The osteosclerotic (oc/oc) mouse, a genetically distinct murine mutation that has a functional defect in its osteoclasts, also has rickets and shows an altered endochondral ossification in the epiphyseal growth plate. The disorder is morphologically characterized by an abnormal extension of hypertrophic cartilage at 10 days after birth, which is later (21 days after birth) incorporated into the metaphyseal woven bone without breakdown of the cartilage matrix following vascular invasion of chondrocyte lacunae. In situ hybridization revealed that the extending hypertrophic chondrocytes expressed type I and type II collagen mRNA, as well as that of type X collagen and that the osteoblasts in the metaphysis expressed type II and type X collagen mRNA, in addition to type I collagen mRNA. The topographic distribution of the signals suggests a possible co-expression of each collagen gene in the individual cells. Immunohistochemically, an overlapping deposition of type I, type II, and type X collagen was observed in both the extending cartilage and metaphyseal bony trabeculae. Such aberrant gene expression and synthesis of collagen indicate that pathologic ossification takes place in the epiphyseal/ metaphyseal junction of oc/oc mouse femur in different way than in normal endochondral ossification. This abnormality is probably not due to a developmental disorder in the epiphyseal plate but to the failure in conversion of cartilage into bone, since the epiphyseal plate otherwise appeared normal, showing orderly stratified zones with a proper expression of cartilage-specific genes.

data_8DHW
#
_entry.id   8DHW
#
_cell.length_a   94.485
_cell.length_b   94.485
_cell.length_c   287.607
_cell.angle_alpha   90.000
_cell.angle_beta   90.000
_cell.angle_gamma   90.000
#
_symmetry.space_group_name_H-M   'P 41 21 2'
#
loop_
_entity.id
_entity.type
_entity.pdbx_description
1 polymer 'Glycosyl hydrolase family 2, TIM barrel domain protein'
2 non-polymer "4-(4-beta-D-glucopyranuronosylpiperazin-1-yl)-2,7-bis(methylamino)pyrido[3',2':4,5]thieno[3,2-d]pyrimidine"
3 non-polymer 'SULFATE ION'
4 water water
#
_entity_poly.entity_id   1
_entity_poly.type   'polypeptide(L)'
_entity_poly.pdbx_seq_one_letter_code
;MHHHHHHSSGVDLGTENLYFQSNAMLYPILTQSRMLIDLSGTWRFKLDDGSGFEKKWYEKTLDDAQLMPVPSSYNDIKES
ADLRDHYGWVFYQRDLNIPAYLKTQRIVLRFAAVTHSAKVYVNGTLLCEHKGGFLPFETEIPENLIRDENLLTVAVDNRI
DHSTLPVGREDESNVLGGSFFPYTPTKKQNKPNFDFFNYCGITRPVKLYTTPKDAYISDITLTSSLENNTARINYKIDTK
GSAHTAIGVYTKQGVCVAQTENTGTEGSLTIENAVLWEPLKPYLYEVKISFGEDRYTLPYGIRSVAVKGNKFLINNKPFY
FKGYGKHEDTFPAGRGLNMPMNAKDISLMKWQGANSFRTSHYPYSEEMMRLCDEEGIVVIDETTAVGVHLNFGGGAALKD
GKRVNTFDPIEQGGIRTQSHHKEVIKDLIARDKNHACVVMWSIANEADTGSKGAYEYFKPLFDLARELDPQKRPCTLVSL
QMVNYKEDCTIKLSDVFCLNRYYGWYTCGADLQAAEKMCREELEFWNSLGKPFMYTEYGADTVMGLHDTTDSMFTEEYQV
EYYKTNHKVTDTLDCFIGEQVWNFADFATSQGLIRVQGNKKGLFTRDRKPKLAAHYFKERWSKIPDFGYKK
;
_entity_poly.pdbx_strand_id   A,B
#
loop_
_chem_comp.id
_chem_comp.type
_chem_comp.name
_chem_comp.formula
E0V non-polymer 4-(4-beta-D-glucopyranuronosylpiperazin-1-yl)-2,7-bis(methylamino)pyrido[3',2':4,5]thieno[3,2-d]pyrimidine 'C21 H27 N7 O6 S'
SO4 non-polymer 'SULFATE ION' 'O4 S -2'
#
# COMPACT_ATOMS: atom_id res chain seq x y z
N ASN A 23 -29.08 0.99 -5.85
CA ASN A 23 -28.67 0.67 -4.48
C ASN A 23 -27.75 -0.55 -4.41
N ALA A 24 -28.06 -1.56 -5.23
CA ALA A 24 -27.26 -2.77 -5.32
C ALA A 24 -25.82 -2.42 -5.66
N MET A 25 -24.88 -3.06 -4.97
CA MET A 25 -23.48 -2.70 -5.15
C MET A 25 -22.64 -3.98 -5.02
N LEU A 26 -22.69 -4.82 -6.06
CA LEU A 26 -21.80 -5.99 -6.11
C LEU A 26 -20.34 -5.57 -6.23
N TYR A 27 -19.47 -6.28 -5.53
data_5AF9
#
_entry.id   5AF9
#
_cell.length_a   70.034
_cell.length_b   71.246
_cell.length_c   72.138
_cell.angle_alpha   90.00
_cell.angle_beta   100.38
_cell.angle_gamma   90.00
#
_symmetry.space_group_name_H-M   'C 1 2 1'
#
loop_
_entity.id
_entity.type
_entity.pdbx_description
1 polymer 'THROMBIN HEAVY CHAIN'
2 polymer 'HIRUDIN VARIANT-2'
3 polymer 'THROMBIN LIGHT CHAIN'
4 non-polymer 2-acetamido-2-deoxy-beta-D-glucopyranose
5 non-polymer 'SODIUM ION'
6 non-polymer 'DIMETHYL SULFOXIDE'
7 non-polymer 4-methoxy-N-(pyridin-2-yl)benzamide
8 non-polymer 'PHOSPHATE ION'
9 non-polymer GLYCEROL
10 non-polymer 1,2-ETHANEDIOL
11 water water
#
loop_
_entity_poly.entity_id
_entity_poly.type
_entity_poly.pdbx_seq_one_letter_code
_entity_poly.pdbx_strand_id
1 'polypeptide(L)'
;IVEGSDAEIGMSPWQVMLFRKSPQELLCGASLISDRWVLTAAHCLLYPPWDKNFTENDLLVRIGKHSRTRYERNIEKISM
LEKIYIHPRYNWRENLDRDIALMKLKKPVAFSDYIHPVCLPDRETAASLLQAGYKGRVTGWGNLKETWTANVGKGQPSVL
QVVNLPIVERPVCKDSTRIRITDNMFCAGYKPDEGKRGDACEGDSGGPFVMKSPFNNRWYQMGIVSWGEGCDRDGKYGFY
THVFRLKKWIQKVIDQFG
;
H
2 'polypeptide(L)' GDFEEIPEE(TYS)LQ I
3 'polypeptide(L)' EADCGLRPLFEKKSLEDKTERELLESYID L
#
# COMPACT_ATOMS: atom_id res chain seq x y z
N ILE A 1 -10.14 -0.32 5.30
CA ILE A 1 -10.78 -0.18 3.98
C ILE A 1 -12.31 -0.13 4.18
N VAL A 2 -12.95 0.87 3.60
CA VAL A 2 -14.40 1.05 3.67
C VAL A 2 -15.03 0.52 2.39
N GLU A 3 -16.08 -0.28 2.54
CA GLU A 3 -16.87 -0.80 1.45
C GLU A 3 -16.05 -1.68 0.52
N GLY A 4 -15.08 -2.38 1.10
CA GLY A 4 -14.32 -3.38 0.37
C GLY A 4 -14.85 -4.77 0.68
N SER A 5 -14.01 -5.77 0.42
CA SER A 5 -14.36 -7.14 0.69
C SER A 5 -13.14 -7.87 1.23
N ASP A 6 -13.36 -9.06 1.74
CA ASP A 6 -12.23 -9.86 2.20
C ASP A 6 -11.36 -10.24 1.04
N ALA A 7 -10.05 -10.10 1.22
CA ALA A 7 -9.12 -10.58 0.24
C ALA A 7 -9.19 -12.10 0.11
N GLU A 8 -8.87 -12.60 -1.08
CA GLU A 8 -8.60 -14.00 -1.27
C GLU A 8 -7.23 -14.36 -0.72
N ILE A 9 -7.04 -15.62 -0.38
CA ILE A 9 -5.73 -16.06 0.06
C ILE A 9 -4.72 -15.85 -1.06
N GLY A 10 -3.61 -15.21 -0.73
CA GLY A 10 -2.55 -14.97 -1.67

- Collagen synthesis
- Endochondral ossification
- In situ hybridization
- Oc/oc mouse
ASJC Scopus subject areas
- Endocrinology, Diabetes and Metabolism
- Orthopedics and Sports Medicine